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The robots on a single platform for manufacturing

14. Urbach Tower

On the application of wood characteristics of deformation from moisture change, this tower is developed. Generally, moisture damages the wood, but when the wood uses the deformation in a pre-programmed way and controls the stress, the full potential of the wood can be achieved. The tower consists of a 12cross-laminated timber structure of 90 mm thickness and weighing only 38 kilograms per square meter.

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The deformation of wood under moisture difference
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The different components of the structure ©
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The manufacturing process ©

15. Humboldt Laboratory

Based on the concept of “open university” space is designed for exhibition and reflecting research and science. Space aims to the generation of knowledge from the spaces itself and is based on the understanding of how humans interact with the objects around them. The modules are designed in a way so that the layout can be changed for different purposes too.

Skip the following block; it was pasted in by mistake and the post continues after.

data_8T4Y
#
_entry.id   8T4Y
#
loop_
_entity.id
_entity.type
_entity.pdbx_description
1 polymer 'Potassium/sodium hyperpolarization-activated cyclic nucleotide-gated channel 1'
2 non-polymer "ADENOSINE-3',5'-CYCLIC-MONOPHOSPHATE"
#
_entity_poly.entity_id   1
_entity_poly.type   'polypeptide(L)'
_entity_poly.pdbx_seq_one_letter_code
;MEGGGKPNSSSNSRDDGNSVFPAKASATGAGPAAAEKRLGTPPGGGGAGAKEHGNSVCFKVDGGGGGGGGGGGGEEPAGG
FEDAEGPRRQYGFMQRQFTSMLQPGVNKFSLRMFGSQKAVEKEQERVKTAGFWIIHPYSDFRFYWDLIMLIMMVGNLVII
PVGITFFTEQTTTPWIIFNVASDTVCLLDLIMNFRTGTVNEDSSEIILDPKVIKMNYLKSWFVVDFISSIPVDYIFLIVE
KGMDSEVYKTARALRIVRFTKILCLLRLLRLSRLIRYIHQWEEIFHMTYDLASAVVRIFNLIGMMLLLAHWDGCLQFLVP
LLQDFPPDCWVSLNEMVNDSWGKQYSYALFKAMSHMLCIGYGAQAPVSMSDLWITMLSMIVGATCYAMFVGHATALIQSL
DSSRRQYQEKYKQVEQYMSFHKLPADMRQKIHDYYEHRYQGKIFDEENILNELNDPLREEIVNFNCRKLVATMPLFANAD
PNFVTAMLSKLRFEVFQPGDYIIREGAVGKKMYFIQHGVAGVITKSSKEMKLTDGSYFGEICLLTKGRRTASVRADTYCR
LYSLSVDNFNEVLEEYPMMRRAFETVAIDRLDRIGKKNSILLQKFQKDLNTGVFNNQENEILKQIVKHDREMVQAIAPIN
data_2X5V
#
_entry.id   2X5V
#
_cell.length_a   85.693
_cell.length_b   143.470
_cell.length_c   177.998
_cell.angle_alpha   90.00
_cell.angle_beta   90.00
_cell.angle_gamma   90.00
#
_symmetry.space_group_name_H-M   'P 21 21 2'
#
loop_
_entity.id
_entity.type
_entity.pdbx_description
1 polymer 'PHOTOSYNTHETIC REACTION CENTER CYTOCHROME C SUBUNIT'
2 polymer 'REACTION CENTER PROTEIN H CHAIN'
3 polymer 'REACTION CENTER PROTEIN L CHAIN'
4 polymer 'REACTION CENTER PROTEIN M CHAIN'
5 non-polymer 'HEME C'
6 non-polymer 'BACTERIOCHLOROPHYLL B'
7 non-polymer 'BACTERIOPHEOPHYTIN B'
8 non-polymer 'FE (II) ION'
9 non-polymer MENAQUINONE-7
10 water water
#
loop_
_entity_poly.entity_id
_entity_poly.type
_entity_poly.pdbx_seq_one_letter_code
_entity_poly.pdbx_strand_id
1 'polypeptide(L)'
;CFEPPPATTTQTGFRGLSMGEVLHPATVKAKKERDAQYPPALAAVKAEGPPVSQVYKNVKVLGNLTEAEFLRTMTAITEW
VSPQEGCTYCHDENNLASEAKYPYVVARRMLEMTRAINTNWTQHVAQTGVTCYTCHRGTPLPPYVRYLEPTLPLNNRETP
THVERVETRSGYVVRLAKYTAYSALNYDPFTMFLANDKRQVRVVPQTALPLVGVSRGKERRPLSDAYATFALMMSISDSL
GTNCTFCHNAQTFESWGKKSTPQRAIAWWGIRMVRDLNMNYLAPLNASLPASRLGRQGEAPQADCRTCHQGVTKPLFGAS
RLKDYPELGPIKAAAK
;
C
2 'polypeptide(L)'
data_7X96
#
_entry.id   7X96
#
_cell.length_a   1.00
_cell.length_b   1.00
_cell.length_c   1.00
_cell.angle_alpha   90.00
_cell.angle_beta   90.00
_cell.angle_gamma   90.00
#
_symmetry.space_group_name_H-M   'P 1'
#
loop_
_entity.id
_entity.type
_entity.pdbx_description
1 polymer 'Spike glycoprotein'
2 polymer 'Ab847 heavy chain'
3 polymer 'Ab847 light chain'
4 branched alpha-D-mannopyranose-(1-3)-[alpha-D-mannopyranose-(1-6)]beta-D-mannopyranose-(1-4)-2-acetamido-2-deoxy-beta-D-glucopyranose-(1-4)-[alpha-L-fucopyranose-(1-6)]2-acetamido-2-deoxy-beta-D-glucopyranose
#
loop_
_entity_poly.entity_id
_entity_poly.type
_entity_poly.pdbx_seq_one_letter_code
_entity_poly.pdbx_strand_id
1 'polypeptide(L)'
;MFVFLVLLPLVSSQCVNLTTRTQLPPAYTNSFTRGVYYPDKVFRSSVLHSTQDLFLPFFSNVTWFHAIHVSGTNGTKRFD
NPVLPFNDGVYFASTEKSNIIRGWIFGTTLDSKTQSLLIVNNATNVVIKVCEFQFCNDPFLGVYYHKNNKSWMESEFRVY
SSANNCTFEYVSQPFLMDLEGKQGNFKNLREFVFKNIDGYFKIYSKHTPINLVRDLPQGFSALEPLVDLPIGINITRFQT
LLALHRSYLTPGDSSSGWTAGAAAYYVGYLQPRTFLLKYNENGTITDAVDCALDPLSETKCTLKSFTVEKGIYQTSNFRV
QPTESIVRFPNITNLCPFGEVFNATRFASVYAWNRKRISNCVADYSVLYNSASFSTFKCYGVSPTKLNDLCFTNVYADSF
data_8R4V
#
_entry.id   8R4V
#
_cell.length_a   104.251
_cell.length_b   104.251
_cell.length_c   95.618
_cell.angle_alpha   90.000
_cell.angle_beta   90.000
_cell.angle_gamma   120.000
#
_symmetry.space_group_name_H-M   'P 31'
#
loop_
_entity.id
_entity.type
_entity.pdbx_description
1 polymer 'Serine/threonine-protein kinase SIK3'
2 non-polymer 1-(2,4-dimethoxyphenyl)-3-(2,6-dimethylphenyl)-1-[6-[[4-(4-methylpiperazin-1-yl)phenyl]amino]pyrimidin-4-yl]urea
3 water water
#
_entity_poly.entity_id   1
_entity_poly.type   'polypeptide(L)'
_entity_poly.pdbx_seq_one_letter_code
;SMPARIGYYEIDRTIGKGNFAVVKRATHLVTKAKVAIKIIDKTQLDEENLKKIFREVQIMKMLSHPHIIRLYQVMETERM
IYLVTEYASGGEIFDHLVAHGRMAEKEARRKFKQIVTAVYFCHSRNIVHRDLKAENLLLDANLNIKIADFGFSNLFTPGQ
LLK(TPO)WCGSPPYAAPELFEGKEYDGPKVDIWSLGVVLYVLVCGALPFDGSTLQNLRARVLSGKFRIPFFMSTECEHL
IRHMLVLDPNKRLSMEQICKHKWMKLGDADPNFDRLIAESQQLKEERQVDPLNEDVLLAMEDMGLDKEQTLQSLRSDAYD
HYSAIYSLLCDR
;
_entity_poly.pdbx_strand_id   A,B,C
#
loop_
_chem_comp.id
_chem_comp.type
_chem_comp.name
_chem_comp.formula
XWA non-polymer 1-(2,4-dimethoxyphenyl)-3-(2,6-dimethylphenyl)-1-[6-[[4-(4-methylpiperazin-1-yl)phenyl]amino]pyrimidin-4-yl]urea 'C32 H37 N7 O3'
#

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View of the exhibition space ©
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Ways human perceives a space ©
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Layout of the exhibition space ©

It’s a unique age of technology we are living in and what we know about nature is just the tip of the iceberg. The method of co-design, understanding the potential of materials from nature, and innovation through material engineering will take us a step further to co-existing with nature.


Souktik is a creative architecture student with a passion for architectural designs. He loves to research extensively on every field and shares his thoughts through visual illustrations. He is also an honest, kind-hearted person and an all-rounder.